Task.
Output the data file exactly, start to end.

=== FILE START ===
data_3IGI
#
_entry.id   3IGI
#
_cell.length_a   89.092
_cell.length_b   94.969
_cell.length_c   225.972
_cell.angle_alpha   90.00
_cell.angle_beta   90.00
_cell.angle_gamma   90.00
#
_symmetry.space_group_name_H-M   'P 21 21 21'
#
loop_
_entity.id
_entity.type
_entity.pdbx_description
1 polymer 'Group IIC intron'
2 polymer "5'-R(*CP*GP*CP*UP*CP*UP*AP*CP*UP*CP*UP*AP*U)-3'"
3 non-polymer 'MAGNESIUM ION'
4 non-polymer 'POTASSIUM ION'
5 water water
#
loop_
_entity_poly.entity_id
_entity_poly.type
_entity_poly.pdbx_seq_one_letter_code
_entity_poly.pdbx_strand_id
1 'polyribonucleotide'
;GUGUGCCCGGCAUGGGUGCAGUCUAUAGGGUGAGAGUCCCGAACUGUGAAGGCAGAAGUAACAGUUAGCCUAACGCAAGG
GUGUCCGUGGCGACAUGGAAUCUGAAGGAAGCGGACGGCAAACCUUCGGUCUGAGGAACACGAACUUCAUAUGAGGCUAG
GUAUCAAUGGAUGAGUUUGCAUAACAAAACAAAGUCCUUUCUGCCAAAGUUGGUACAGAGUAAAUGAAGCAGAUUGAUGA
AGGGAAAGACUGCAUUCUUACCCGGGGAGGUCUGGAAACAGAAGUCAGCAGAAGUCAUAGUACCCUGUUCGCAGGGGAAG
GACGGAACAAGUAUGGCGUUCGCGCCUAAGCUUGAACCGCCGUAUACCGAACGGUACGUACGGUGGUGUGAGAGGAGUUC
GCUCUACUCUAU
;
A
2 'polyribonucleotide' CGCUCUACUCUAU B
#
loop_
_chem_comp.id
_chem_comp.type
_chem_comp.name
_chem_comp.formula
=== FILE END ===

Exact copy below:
data_3IGI
#
_entry.id   3IGI
#
_cell.length_a   89.092
_cell.length_b   94.969
_cell.length_c   225.972
_cell.angle_alpha   90.00
_cell.angle_beta   90.00
_cell.angle_gamma   90.00
#
_symmetry.space_group_name_H-M   'P 21 21 21'
#
loop_
_entity.id
_entity.type
_entity.pdbx_description
1 polymer 'Group IIC intron'
2 polymer "5'-R(*CP*GP*CP*UP*CP*UP*AP*CP*UP*CP*UP*AP*U)-3'"
3 non-polymer 'MAGNESIUM ION'
4 non-polymer 'POTASSIUM ION'
5 water water
#
loop_
_entity_poly.entity_id
_entity_poly.type
_entity_poly.pdbx_seq_one_letter_code
_entity_poly.pdbx_strand_id
1 'polyribonucleotide'
;GUGUGCCCGGCAUGGGUGCAGUCUAUAGGGUGAGAGUCCCGAACUGUGAAGGCAGAAGUAACAGUUAGCCUAACGCAAGG
GUGUCCGUGGCGACAUGGAAUCUGAAGGAAGCGGACGGCAAACCUUCGGUCUGAGGAACACGAACUUCAUAUGAGGCUAG
GUAUCAAUGGAUGAGUUUGCAUAACAAAACAAAGUCCUUUCUGCCAAAGUUGGUACAGAGUAAAUGAAGCAGAUUGAUGA
AGGGAAAGACUGCAUUCUUACCCGGGGAGGUCUGGAAACAGAAGUCAGCAGAAGUCAUAGUACCCUGUUCGCAGGGGAAG
GACGGAACAAGUAUGGCGUUCGCGCCUAAGCUUGAACCGCCGUAUACCGAACGGUACGUACGGUGGUGUGAGAGGAGUUC
GCUCUACUCUAU
;
A
2 'polyribonucleotide' CGCUCUACUCUAU B
#
loop_
_chem_comp.id
_chem_comp.type
_chem_comp.name
_chem_comp.formula